Wednesday, 3 November 2010

Indian Food Needs Indian Wine, Not Cobra Beer

By Nathalie Bonney

“It’s time Brits drank wine with Indian food instead of beer named after a snake or something.” These are the words of one Amber Vaidya, the person in charge of sales and Marketing for Grover Vineyards.

Shortly after he said this, we all smashed our Cobra beers on the floor, yelled ‘hurrah!’ and poured ourselves each a celebratory glass of Indian wine. Well, not quite, perhaps if weren’t already drinking delicious wine that happened to be from India we might have sputtered into our Cobras and disagreed. Beer and curry, after all, go together in the national conscience, like fish and chips. But as we had started on the Indian vino (its vineyards are in the Nandi hills region, about 40 km north of Bangalore and situated 1,000 metres above altitude) what Vaidya said made absolute sense. Why suddenly switch to beer when the food was served?



Our sumptuous five–course banquet, prepared at Moti Mahal Indian restaurant on Great Queen Street, was paired with three Grover wines, as well as a delicious sweet dessert wine and champagne from France. Not forgetting the canapés at the start and vanilla and passionfruit champagne cocktail.



Before I even sat down I had eaten delicious savoury Cornettos, stuffed with fresh salsa–type flavours, sublime lamb tikka mousse and the softest chicken skewers. This was fast becoming my most anticipated meal of the year – only to be outdone by Christmas dinner (where else do you get crackers and get to set fire to dessert?) – and thankfully I only had to wait a matter of minutes before eating it.

Seated in Moti Mahal’s downstairs dining room, the staff were friendly and attentive but never got in the way: in other words, what waiters should be like. The décor is also pretty simple with plain wooden floors and white tablecloths. Downstairs has a small bar and curved booths while upstairs has a bar near enough along the width of the restaurant. Flash light fittings and roomy and comfy seats hint at Moti Mahal’s class, but it allows the food do the talking.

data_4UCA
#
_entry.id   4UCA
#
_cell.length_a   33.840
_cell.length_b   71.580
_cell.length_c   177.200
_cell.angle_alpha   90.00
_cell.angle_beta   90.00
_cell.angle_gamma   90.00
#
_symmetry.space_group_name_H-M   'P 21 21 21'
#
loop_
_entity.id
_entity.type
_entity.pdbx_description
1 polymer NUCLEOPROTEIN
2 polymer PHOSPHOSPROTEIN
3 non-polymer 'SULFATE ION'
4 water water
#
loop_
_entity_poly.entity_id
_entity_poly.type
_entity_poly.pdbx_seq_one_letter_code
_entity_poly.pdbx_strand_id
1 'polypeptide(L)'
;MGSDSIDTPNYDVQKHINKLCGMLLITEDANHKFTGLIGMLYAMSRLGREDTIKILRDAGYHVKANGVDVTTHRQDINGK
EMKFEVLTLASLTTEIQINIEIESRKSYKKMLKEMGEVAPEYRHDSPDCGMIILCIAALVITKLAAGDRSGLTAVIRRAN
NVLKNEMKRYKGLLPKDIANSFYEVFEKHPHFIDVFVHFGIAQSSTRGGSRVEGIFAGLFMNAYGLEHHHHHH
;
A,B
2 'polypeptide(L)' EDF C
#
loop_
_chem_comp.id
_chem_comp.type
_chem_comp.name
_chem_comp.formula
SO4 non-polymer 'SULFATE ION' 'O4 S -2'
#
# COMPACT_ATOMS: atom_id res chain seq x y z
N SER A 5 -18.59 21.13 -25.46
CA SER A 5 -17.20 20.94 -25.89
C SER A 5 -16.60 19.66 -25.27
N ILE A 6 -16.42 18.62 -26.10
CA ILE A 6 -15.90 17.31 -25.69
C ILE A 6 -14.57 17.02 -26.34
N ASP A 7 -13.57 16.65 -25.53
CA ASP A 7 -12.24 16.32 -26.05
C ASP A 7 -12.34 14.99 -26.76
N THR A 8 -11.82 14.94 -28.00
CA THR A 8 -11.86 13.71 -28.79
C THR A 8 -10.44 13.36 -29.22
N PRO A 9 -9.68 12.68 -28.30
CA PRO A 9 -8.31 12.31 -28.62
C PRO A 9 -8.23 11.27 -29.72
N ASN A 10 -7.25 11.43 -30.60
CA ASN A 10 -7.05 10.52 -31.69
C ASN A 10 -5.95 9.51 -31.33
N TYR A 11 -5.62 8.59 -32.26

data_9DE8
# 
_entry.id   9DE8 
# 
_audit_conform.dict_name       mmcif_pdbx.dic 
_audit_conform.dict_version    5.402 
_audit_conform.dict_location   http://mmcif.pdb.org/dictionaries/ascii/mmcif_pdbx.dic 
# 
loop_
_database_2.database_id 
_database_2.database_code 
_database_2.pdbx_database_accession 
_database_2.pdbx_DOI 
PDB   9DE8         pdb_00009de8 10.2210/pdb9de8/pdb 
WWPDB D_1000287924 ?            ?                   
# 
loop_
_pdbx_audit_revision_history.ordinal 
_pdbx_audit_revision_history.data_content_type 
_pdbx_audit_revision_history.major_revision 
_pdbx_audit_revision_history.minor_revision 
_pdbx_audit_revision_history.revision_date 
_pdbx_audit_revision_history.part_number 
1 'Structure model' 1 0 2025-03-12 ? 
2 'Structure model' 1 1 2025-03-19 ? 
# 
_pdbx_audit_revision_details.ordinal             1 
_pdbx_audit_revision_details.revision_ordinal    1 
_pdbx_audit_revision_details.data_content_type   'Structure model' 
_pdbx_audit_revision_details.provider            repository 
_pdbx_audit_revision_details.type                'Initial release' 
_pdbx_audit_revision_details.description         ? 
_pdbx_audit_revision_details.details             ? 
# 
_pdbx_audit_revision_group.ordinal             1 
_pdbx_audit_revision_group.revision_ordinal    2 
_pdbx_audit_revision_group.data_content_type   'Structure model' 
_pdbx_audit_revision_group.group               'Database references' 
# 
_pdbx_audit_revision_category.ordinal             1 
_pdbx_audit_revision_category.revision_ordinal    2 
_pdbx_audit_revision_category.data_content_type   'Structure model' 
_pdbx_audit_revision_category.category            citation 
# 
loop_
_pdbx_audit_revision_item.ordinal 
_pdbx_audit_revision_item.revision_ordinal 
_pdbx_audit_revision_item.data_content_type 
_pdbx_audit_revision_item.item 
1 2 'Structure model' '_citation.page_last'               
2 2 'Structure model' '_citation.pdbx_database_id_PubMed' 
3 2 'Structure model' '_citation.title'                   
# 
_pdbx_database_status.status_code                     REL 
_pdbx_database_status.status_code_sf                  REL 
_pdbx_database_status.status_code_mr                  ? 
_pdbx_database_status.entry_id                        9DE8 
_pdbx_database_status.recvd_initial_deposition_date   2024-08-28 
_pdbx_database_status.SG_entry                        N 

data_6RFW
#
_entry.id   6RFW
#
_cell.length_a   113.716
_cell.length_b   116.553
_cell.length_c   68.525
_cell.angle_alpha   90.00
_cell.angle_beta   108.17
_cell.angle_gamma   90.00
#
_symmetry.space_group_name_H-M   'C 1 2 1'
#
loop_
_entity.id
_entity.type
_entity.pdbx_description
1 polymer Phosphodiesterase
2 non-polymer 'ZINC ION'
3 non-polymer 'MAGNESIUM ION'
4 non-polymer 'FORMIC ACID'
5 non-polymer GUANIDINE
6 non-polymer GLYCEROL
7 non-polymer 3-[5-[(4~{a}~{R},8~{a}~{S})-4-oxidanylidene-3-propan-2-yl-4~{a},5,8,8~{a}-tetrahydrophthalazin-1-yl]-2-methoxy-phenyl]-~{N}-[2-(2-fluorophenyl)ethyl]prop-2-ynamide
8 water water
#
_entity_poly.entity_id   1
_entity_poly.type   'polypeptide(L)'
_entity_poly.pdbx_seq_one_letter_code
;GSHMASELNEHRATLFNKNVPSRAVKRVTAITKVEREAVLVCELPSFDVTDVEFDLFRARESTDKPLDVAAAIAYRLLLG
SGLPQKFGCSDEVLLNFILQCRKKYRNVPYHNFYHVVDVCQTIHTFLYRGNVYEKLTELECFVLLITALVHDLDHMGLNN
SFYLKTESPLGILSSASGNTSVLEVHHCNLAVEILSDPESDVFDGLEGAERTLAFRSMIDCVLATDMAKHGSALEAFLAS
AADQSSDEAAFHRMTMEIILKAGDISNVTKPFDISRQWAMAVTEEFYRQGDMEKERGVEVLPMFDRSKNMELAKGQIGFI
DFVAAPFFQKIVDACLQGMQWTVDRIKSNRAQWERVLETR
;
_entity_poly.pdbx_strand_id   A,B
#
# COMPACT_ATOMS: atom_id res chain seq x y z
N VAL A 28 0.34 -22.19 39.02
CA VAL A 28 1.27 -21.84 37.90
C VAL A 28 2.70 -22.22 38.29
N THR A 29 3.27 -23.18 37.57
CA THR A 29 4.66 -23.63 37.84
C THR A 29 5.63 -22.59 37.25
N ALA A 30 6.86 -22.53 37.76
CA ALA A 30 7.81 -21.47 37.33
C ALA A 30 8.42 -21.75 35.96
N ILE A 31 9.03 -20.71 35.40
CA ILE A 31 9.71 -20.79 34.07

Highlights were glorious, spicy monkfish simmered in tamarind, tomato and ginger sauce with coriander and my favourite dish, main course number one: butterflied leg of lamb seasoned with cinnamon, bay leaf and green chillies. I wanted to cry at how soft this grilled lamb was. And don’t just take my word for it, a Greek food stylist said this was the best lamb she’d ever tried – and Greeks know their lamb like Brits know… erm … mashed potato.

The paratha and naan bread that accompanied various courses were served in paper bags a la an Indian takeaway but as if to remind the eaters of the bread’s superior quality – all fluffy and light – were stamped in red ink ‘Moti Mahal’.

Dessert should also get a passing mention, given how little attention it’s given in most standard curry houses: a mini bread pudding, made with reduced saffron milk and thin layers of pineapple and served with ice cream come Kulfi achieved the rather impossible feat of being sweet and impossible not to eat, despite all the food so far consumed. Impressive.

Thanks to its West End location, close to Covent Garden tube and Shaftesbury Avenue as well as Holburn tube station, Moti Mahal offers pre–dinner theatre menus. Given the quality of the food this seems an infinitely better choice than some of the other restaurants in the area offering similar deals; however, given the quality of the food, I’d recommend making more of an evening of it by enjoying a nice bottle of Indian wine (Grover Vineyards) of course.

1 comment:

  1. Great article and tasting notes on Indian wine from Sula Yineyards on The Sediment Blog at http://bit.ly/gvFoPx

    ReplyDelete